The Whole HOG: January 2013

Water-centric Green Design News

Rainwater HOG is looking back on a successful 2012. And, as we move into 2013, we’re looking outward for more, from a green building industry perspective on rainwater harvesting to the establishment of a National Green Building Standard in Hawaii.  This month, we have Apps to bring rainwater harvesting and global warming to your door; not to mention personal, national, and global perspectives on water on this transforming planet.

With global warming in mind, Chuck Henderson is taking tangible action by creating super- flexible, super-strong, and super-inexpensive conic shelters. Read about them in our B.U.G. Design section.

January 2013: Perspectives on Water

Global Warming 

2012 was the hottest year on record in the USA, further establishing the increasing effect of climate change on the planet. With global warming comes an increase of extreme weather events, such as what Australia has been experiencing – flooding fast on the heels of an unprecedented heat wave and bush fires.

The Whole HOG’s much referenced science guy, Robert Krulwich turned us on to what he calls “Miss Piggy’s version of global warming” wherein scientists (at the New Scientist website) published an interactive graph that answers the question, ‘What about me?’ Use the New Scientist App to click on a map of the world, anywhere in the world, and see how the temperature has changed in that location since 1950. A chilling – or should I say fever-inducing – illustration of climate change close to home.

As we enter 2013, we’re thinking about water (in light of global warming) from three different perspectives: personal, national (apologies to our international readers for our American-centric leanings), and global.

We’re taking the Miss Piggy approach direct to your roof with the rooftop rain harvest calculator. This app from Save the Rain lets you find and highlight any roof in the world visible from Google maps (preferably your roof) to figure out how much rainwater it could be collecting annually. A farm in Southwest Colorado, one close to this writer’s heart (it belongs to my mom), where the average annual rainfall is 11.81 inches could be collecting approximately 10,643 gallons a year. That’s 4,447 toilet flushes. How much could you collect?

(*Head’s up, this info is calculated in the metric system. Google provides an easy conversion method, For example, simply type in “300 mm = ?? inches” as your search term. 11.81 inches will come up as the answer.)

In the USA a water main breaks every 2 minutes, resulting in 1.7 billion gallons of water lost every year.  Accessible graphics, colorful stats, and up-to-date data distinguishes the 2012 Value of Water Index from recent reports. The study, put on by Xylem, presents findings from ‘a nationwide poll of American voters detailing what they think should be done about the country’s water crisis and who should pay for it.’

value of water index

©Xylem Value of Water Index

In 2010, 80% of Americans believed our water system needed reform. In 2012, that percentage has grown to 88%. Seventy-nine percent of the American public recognize that demand is growing and water is becoming scarce. But, the factors contributing to a water crisis remain hazy for many. Click on the graph, pictured left, for more.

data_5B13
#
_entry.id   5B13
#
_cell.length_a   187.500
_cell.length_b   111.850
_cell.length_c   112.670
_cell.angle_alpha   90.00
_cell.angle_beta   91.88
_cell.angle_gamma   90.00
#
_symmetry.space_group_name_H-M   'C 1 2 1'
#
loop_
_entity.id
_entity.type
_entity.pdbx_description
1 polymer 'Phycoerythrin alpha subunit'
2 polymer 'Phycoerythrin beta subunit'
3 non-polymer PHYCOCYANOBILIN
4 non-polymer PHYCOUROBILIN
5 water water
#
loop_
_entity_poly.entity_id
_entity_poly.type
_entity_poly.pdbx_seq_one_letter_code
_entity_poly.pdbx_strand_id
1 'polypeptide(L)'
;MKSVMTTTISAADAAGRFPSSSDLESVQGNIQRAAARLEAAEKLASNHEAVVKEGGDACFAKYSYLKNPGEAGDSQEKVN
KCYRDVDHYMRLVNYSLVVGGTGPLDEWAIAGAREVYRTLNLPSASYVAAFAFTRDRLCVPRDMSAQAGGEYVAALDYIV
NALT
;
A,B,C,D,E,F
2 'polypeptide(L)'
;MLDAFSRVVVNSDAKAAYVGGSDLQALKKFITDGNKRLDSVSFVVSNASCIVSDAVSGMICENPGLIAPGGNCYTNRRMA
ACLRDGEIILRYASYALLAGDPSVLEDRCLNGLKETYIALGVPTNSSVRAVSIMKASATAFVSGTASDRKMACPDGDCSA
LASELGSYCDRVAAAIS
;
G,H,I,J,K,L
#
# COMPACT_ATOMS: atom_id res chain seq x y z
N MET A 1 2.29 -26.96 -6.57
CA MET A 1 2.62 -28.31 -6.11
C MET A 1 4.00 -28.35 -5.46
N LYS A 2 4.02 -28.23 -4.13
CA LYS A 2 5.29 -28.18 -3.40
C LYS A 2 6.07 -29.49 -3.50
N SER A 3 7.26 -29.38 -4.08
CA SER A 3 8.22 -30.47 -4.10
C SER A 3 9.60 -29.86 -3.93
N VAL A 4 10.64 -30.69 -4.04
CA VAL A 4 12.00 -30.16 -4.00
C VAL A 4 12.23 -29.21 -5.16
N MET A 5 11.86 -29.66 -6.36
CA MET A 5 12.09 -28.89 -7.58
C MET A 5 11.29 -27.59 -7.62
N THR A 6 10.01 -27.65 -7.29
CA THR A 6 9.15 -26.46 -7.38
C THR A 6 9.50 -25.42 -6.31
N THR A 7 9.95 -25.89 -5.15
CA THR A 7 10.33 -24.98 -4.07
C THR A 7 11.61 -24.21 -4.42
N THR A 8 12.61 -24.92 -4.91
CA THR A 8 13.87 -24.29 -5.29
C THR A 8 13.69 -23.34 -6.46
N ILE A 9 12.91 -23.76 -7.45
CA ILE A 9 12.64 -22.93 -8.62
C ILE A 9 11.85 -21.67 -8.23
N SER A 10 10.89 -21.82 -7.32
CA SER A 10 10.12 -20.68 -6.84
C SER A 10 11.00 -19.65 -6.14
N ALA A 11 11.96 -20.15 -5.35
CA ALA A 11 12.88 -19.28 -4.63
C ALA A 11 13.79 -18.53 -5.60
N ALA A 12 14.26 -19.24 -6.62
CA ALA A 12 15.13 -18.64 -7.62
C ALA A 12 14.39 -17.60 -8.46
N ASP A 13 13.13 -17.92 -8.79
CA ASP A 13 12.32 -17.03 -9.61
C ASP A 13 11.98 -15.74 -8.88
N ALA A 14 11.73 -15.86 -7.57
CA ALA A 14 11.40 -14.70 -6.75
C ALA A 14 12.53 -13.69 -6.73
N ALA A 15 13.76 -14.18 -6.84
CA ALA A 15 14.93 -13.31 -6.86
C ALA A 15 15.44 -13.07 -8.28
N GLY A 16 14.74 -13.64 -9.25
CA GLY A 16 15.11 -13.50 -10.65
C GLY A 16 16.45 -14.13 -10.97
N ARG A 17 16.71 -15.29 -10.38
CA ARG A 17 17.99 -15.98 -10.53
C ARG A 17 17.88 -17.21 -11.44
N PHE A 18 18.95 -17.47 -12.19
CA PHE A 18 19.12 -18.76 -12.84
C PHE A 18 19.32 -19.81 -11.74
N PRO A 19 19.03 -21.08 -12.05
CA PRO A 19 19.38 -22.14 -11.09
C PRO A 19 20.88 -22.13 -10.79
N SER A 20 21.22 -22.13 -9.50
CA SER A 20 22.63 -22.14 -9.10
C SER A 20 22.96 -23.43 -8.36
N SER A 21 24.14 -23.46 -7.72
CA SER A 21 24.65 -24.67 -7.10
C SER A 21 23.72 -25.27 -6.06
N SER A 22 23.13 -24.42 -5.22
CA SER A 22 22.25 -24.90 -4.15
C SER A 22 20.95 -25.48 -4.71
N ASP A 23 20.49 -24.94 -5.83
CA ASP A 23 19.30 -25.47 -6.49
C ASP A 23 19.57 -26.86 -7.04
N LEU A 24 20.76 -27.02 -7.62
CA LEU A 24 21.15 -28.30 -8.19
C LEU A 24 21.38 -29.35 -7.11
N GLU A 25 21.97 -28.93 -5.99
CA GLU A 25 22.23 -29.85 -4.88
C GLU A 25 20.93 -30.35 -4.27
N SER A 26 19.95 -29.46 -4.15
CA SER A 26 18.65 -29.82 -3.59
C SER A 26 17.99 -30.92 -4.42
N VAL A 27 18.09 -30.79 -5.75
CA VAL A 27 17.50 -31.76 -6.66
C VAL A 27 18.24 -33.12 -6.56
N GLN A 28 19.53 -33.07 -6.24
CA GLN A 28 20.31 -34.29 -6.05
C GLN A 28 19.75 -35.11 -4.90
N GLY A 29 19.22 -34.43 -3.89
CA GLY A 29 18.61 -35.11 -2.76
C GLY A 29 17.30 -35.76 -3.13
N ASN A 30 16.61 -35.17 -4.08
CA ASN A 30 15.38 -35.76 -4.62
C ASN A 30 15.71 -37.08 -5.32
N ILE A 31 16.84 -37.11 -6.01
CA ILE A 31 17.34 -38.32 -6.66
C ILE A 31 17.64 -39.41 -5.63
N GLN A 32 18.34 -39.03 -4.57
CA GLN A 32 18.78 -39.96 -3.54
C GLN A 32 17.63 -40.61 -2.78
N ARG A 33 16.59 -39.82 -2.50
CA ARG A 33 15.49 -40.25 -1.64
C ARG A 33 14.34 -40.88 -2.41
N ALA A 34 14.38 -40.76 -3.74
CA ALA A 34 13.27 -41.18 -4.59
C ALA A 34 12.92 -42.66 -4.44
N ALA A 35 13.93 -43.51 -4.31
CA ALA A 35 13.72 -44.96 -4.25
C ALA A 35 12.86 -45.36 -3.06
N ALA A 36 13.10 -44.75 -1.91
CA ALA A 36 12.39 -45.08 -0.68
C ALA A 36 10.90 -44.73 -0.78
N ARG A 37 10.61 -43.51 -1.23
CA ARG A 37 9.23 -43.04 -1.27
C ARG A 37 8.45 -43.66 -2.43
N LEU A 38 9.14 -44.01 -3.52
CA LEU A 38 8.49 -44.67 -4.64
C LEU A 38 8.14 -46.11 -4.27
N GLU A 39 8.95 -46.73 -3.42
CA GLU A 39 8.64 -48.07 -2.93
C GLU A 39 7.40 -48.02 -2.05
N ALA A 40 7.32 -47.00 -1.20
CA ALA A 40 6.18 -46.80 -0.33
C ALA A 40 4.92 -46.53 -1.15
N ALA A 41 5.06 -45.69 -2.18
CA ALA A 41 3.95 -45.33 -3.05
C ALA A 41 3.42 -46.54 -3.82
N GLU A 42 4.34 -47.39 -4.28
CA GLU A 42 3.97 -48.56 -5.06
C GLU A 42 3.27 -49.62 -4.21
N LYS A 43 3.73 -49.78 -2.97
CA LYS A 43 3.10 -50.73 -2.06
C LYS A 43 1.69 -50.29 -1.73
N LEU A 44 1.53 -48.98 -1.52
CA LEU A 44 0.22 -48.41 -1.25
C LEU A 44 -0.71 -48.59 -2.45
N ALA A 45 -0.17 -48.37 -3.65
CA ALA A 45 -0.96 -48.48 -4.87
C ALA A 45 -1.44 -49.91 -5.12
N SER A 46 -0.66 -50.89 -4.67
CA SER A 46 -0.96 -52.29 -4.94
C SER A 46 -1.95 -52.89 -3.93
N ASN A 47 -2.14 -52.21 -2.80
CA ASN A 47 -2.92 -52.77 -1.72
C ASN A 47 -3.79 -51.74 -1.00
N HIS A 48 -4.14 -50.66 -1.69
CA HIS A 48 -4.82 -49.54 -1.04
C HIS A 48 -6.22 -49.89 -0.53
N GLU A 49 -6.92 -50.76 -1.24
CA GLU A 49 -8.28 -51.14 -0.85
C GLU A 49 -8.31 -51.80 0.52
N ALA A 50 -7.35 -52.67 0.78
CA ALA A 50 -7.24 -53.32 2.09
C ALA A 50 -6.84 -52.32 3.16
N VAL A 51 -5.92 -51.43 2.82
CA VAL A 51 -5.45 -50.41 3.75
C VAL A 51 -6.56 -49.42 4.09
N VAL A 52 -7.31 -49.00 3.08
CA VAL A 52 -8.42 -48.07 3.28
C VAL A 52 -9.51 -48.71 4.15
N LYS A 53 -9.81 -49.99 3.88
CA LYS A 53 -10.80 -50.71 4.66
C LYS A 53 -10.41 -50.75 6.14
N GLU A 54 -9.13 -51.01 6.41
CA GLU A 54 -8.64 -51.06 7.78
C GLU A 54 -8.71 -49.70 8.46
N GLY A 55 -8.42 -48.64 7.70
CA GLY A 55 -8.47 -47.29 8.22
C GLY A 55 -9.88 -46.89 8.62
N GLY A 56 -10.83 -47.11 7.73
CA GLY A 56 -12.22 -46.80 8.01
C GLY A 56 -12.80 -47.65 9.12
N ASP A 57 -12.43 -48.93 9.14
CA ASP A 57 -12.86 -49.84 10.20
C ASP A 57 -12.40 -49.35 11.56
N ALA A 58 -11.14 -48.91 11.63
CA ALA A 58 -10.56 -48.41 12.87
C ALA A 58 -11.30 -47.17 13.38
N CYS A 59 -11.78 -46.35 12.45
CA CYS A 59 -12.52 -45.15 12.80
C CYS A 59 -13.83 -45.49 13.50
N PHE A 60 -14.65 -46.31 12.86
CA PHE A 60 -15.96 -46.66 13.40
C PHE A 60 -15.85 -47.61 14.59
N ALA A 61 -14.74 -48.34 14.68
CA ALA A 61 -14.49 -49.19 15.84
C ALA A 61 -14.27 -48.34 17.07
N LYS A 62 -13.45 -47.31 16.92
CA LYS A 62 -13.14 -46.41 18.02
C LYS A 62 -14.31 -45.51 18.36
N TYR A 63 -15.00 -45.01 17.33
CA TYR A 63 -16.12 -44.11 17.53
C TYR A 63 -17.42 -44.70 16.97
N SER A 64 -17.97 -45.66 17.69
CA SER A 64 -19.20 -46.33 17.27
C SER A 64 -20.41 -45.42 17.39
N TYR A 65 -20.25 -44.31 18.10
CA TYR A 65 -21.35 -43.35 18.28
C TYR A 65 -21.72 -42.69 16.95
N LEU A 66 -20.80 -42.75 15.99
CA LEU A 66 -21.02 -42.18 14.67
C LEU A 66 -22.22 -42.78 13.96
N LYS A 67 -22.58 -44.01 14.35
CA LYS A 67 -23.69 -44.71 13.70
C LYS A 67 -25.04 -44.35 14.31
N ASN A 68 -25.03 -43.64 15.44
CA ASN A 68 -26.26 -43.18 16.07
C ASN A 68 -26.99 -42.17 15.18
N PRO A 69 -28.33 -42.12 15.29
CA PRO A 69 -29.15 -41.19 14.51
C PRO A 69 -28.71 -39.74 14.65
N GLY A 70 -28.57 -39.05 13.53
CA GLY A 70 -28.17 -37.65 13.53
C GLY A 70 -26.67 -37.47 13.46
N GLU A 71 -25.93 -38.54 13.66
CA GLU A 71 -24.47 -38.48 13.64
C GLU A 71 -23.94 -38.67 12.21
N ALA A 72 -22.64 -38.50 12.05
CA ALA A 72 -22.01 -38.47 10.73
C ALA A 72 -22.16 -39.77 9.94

Sierra Leone

A public latrine in Freetown’s Grey Bush slum where cholera struck. Public bathrooms are generally in poor order and costly to use. ©Mustafah Abdulaziz



Unsafe water sources and poor sanitation make the water crisis in developing countries more visceral. Often there is inadequate infrastructure to serve large urban populations, as in Freetown, the capital of Sierra Leone where a population of 2 million people live in a city with an infrastructure built for half that many.  Photographer Mustafah Abdulaziz focuses on the role of water as a carrier of epidemic and disease in a thought-provoking project, funded by the Pulitzer Center, called “Water is Gold”. In it, he documents the aftermath of the worst outbreak of cholera in Sierra Leone’s history.

January 2013: Green Building Industry Perspective

Hawaii’s National Green Building Standard

Hawaii NGBS home


We originally encountered this remodeled home (shown left), the first to be certified to Hawaii’s nascent National Green Building Standard, in November 2012, making note of their use of HOG tanks for garden irrigation.

“The biggest lesson we learned is that a certified green home can be built for the same price as a regular home,” explains Leanne Bossert. She is president and co-owner of Bossert Builders, the general contractors who rebuilt the home after it burnt in an electrical fire.  Read more about this green home’s rise from the ashes in the EcoHome article.

Contractor Magazine Taps into a Natural Resource

A recent article in Contractor Magazine showcases recent rainwater catchment system installations, mostly large-scale for toilet flush and irrigation, across the United States. From Washington state to Illinois, North Carolina, and Virginia, writer Candace Roulo makes the case for rainwater harvesting as a useful tool in the arsenal of plumbers, green builders, and mechanical contractors.